How to overcome the ‘effort vs impact’ internal communications debate and pivot to a ‘business enabler and partner’ conversation.
Recently, an internal communicator posted this interesting question in a group and invited views: how does one measure the effort-impact of internal communications? My question back to her was – how did the question arise? Is it because stakeholders asked about the value the team brings to the table or was it to demonstrate the efficiency of the team?
Tackling issues one by one
The first is an issue of perception or the culture of the workplace where internal teams are looked as service providers and only invited to contribute when asked. The second is an issue with the understanding of the communications team’s role in the system. The good news is that both these issues can be solved. Although it needs tact, executive presence, and determination to reframe the conversations with stakeholders and reset how the function is perceived in the organization. It just takes a few bad decisions and poor framing of conversations to make the internal communications function lose credibility and a seat at the table.
Reframe the conversation
To begin, internal communicators must break the mindset that they are ‘service providers’. If the conversation is about how much time was invested and the degree of effort made, stakeholders will continue to view the function as a ‘service provider’. Stakeholders will begin asking how to reduce ‘time and effort’ and the conversation will drift to ‘managing resources’ and ‘turn around time’.
Collaboration is key
The role internal communicators play is much more powerful and relevant – that of a business partner and enabler. If they are invited to conversations late (when everything is ready and ‘we just need to send out communications’) then there is a serious perception issue which needs addressing. Or if the ‘public relations’ team is sought after more as compared to the ‘lesser known’ internal communications function, then the leader needs to evaluate the reasons seriously. Both functions are crucial and with the current pandemic, we know how much internal communications has demonstrated value and overshadowed public relations. Nevertheless, it isn’t about one-upmanship but collaboration and partnership. When internal communications and public relations combine forces, the results are brilliant. Unfortunately, not every organization brings them together or understands why they must operate as ‘one team’.
Towards shared success
To be a business partner and enabler, the goals of the business and internal communications must be the same. Internal communicators must have skin in the game – which means the willingness to press forward and push for shared success rather than measure basic metrics like e-mail open rates and click-throughs on the intranet. Agreement on a common set of measures which work for the business and the campaign outcomes can create synergy. Also, there are more sophisticated ways to measure the value and impact of programs real-time and over the course of the year.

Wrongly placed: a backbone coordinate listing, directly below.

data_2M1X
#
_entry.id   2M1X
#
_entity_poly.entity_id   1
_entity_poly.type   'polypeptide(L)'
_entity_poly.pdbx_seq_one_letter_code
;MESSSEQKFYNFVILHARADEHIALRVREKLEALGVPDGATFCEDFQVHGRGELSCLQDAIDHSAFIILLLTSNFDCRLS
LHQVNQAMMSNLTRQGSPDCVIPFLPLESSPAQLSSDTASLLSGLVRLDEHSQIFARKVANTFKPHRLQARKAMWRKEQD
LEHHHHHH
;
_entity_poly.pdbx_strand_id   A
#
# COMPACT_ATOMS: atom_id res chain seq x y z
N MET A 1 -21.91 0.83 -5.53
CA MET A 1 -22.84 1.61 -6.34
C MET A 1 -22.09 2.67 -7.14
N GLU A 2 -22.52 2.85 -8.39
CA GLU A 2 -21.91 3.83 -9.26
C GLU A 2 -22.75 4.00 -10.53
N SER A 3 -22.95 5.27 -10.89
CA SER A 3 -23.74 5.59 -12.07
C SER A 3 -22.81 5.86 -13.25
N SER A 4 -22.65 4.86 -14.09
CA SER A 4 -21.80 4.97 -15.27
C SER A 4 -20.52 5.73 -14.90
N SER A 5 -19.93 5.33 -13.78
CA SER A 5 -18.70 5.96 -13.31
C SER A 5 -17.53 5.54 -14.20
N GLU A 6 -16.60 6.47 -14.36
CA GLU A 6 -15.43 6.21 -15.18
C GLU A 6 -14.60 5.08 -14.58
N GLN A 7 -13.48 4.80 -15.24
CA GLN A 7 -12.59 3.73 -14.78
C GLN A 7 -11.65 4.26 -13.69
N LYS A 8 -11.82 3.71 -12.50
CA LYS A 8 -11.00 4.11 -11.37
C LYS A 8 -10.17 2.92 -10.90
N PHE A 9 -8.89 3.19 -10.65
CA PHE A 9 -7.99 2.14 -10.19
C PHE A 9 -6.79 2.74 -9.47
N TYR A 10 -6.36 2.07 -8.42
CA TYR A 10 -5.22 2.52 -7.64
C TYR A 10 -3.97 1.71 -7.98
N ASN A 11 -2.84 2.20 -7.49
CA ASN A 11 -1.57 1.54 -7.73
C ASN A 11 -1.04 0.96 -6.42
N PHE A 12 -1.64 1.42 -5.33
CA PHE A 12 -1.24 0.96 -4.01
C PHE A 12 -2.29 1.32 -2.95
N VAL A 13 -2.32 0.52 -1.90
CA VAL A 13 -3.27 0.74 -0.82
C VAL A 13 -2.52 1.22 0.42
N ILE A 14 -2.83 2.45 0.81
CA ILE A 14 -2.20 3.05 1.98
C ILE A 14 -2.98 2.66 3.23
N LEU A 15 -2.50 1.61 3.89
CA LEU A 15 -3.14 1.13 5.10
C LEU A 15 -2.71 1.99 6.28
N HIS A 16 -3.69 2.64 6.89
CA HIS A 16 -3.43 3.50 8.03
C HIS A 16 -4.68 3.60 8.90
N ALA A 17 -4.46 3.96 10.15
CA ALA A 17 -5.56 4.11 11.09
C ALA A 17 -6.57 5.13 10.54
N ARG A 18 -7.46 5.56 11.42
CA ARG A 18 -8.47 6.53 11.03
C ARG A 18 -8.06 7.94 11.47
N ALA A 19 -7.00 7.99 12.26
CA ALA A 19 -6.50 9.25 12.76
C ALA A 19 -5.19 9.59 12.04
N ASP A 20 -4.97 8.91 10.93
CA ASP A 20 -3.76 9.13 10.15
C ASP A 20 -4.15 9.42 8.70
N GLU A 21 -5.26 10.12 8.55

Upping the game
When it comes to raising the profile of internal communications as a function, it needs to take place at various levels and with different degrees of focus. For example, establishing expectations about what the team does and doesn’t do upfront and early can reduce unnecessary asks and ‘downstream’ challenges. Likewise, channels and their effectiveness need to be shared in the context of a broader and holistic communications strategy and not a standalone ‘likes and shares’ approach. It is best to establish a rigor and rhythm to standardization and reporting so that the ‘internal image’ of the company can be understood through the ebb and flow of internal communications. Leaders and managers need to be made aware that internal communication isn’t a silver bullet which will save them from unrealistic policies, bad planning, and poor implementation solutions.
Also, internal communication is everyone’s responsibility in the organization, irrespective of their level and tenure. Which brings me to the point of the role of the internal communicator to help raise the profile of leaders and managers through education, coaching, training, and outreach initiatives. Top of my mind, there are numerous topics which are relevant to address in most workplaces – from writing effectively to creating effective communication plans; from framing messages for team meetings to driving change.
Finally, the internal communicator needs to establish his or her credentials and be worthy of conversations and therefore ‘earn’ a seat at the table. That comes only when you are passionate about communications, are staying abreast of evolving trends, demonstrating your caliber inside and outside the organization and have established a willing to listen and invest in learning every day.
Getting internal communications back in the conversation (if you haven’t yet got there) expects continuous and mindful engagement, building credibility and having a stake in the success of stakeholders.
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